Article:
As used in our Miranda case law, "custody" is a term of art that specifies circumstances that are thought generally to present a serious danger of coercion. In determining whether a person is in custody in this sense, the initial step is to ascertain whether, in light of "the objective circumstances of the interrogation," Stansbury v. California , 511 U.S. 318, 322-323, 325, 114 S. Ct. 1526, 128 L. Ed. 2d 293 (1994) (per curiam) , a "reasonable person [would] have felt he or she was not at liberty to terminate the interrogation and leave." Thompson v. Keohane , 516 U.S. 99, 112, 116 S. Ct. 457, 133 L. Ed. 2d 383 (1995) . And in order to determine how a suspect would have "gauge[d]" his "freedom of movement," courts must examine "all of the circumstances surrounding the interrogation." Stansbury , 511 U.S., at 322, 325, 114 S. Ct. 1526, 128 L. Ed. 2d 293 (internal quotation marks omitted). Relevant factors include the location of the questioning, see Shatzer , 559 U.S., at ___-___, 130 S. Ct. at 1220-1221, 175 L. Ed. 2d at 1054-1055 , its duration, see Berkemer v. McCarty , 468 U.S. 420, 437-438, 104 S. Ct. 3138, 82 L. Ed. 2d 317 (1984) , statements made during the interview, see Mathiason , 429 U.S., at 495, 97 S. Ct. 711, 50 L. Ed. 2d 714 ; Yarborough v. Alvarado , 541 U.S. 652, 665, 124 S. Ct. 2140, 158 L. Ed. 2d 938 (2004) ; Stansbury , 511 U.S., at 325, 114 S. Ct. 1526, 128 L. Ed. 2d 293 , the presence or absence of physical restraints during the questioning, see New York v. Quarles , 467 U.S. 649, 655, 104 S. Ct. 2626, 81 L. Ed. 2d 550 (1984) , and the release of the interviewee at the end of the questioning, see California v. Beheler , 463 U.S. 1121, 1122-1123, 103 S. Ct. 3517, 77 L. Ed. 2d 1275 (1983) (per curiam) .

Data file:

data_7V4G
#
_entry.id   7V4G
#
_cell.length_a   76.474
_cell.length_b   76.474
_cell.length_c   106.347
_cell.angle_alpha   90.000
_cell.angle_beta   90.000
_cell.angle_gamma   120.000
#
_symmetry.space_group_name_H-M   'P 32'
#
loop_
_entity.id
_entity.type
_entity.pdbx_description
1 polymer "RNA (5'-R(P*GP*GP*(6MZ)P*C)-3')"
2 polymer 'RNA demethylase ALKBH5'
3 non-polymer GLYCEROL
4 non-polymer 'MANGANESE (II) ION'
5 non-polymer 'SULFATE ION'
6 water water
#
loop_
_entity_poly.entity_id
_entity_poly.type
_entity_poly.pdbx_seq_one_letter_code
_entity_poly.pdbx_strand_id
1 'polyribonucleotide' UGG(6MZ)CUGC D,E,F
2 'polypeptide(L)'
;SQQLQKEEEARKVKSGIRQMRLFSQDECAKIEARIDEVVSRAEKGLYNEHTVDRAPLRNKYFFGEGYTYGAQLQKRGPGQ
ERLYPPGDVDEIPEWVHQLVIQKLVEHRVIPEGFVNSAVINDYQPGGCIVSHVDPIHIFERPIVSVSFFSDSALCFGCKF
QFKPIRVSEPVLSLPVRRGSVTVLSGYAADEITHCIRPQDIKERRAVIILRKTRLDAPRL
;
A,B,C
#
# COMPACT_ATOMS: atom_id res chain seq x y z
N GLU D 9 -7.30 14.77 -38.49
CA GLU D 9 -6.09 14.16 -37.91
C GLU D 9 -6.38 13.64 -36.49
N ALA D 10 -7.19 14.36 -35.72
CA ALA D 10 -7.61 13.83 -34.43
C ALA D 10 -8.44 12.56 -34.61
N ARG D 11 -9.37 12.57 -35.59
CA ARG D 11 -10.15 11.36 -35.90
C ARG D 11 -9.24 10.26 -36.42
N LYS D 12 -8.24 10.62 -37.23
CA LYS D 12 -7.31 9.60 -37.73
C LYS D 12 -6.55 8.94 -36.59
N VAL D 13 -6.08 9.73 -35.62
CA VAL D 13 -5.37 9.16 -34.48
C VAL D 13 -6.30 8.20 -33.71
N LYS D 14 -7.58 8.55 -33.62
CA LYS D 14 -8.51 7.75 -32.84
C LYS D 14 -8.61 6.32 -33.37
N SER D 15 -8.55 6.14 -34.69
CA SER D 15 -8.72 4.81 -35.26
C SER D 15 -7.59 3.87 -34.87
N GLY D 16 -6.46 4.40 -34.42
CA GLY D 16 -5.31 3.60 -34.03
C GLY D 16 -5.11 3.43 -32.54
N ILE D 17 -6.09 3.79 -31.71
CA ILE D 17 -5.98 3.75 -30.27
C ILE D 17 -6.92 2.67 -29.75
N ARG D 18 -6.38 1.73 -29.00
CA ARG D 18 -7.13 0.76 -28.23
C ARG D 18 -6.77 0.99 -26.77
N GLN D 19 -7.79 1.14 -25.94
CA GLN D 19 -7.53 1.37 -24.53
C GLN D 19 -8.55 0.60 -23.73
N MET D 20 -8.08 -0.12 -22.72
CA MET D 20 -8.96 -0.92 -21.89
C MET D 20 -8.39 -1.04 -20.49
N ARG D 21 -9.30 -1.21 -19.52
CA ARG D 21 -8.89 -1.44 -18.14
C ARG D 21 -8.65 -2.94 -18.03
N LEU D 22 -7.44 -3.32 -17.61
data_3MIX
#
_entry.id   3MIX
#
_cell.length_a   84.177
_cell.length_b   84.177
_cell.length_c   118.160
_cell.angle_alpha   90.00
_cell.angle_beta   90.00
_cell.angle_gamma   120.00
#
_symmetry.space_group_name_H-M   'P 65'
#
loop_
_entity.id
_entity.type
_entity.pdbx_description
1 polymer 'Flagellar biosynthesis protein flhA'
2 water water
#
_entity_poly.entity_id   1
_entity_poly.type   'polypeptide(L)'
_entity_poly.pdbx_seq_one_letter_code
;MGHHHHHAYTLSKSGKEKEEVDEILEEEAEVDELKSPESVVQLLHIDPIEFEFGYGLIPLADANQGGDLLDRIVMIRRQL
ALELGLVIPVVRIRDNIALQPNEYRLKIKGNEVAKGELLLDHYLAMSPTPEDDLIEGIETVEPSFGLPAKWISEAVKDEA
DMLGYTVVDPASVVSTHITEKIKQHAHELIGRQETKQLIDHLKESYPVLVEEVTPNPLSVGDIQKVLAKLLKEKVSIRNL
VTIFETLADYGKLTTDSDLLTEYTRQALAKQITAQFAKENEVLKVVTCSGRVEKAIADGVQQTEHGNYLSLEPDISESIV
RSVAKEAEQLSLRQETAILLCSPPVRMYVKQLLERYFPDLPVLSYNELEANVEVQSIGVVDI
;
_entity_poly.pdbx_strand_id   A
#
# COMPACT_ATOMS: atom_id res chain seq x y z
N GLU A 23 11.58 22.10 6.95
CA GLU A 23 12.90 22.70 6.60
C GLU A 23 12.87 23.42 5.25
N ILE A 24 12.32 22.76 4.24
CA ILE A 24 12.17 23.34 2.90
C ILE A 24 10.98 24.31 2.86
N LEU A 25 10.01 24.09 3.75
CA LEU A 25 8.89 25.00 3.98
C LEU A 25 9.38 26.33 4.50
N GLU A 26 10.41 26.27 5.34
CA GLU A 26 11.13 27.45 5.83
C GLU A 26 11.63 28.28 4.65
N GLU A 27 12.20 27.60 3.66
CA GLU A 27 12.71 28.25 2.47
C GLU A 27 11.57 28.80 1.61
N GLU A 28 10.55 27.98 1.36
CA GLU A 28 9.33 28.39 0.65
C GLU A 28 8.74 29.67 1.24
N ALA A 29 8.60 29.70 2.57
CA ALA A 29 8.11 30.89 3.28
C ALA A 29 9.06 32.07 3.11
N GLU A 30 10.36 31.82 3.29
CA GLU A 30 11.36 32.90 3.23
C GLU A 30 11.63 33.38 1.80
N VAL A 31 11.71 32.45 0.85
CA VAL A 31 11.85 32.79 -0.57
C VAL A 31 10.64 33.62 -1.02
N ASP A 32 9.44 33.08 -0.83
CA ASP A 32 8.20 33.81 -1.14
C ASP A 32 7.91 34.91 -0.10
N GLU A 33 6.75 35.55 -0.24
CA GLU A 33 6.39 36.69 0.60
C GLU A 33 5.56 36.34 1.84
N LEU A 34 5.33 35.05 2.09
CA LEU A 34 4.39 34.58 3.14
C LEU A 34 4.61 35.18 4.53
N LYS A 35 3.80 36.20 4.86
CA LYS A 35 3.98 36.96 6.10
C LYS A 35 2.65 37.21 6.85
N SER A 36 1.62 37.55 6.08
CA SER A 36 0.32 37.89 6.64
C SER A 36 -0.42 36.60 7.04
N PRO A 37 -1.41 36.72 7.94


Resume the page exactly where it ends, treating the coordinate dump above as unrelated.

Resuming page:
Determining whether an individual's freedom of movement was curtailed, however, is simply the first step in the analysis, not the last. Not all restraints on freedom of movement amount to custody for purposes of Miranda . We have "decline[d] to accord talismanic power" to the freedom-of-movement inquiry, Berkemer , 468 U.S., at 437, 104 S. Ct. 3138, 82 L. Ed. 2d 317 , and have instead asked the additional question whether the relevant environment presents the same inherently coercive pressures as the type of station house questioning at issue in Miranda . "Our cases make clear . . . that the freedom-of-movement test identifies only a necessary and not a sufficient condition for Miranda custody." Shatzer , 559 U.S., at ___, 130 S. Ct. at 1221, 175 L. Ed. 2d at 1054 .